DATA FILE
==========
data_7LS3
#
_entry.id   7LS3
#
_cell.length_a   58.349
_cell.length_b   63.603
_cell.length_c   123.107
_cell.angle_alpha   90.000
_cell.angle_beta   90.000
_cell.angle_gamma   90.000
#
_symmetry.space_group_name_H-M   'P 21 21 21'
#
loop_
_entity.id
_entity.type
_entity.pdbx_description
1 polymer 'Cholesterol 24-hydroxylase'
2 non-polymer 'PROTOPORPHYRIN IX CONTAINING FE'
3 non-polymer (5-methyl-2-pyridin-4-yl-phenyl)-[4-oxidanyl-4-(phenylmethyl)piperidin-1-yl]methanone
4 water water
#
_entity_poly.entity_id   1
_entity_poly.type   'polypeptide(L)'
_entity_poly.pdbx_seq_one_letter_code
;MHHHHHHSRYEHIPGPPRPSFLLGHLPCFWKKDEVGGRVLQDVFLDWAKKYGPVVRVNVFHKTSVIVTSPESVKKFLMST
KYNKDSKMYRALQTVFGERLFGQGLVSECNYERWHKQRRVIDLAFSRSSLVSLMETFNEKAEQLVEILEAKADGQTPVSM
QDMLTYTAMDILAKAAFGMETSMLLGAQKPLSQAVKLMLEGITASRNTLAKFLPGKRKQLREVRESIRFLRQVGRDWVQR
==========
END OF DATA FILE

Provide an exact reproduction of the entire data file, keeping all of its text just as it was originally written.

data_7LS3
#
_entry.id   7LS3
#
_cell.length_a   58.349
_cell.length_b   63.603
_cell.length_c   123.107
_cell.angle_alpha   90.000
_cell.angle_beta   90.000
_cell.angle_gamma   90.000
#
_symmetry.space_group_name_H-M   'P 21 21 21'
#
loop_
_entity.id
_entity.type
_entity.pdbx_description
1 polymer 'Cholesterol 24-hydroxylase'
2 non-polymer 'PROTOPORPHYRIN IX CONTAINING FE'
3 non-polymer (5-methyl-2-pyridin-4-yl-phenyl)-[4-oxidanyl-4-(phenylmethyl)piperidin-1-yl]methanone
4 water water
#
_entity_poly.entity_id   1
_entity_poly.type   'polypeptide(L)'
_entity_poly.pdbx_seq_one_letter_code
;MHHHHHHSRYEHIPGPPRPSFLLGHLPCFWKKDEVGGRVLQDVFLDWAKKYGPVVRVNVFHKTSVIVTSPESVKKFLMST
KYNKDSKMYRALQTVFGERLFGQGLVSECNYERWHKQRRVIDLAFSRSSLVSLMETFNEKAEQLVEILEAKADGQTPVSM
QDMLTYTAMDILAKAAFGMETSMLLGAQKPLSQAVKLMLEGITASRNTLAKFLPGKRKQLREVRESIRFLRQVGRDWVQR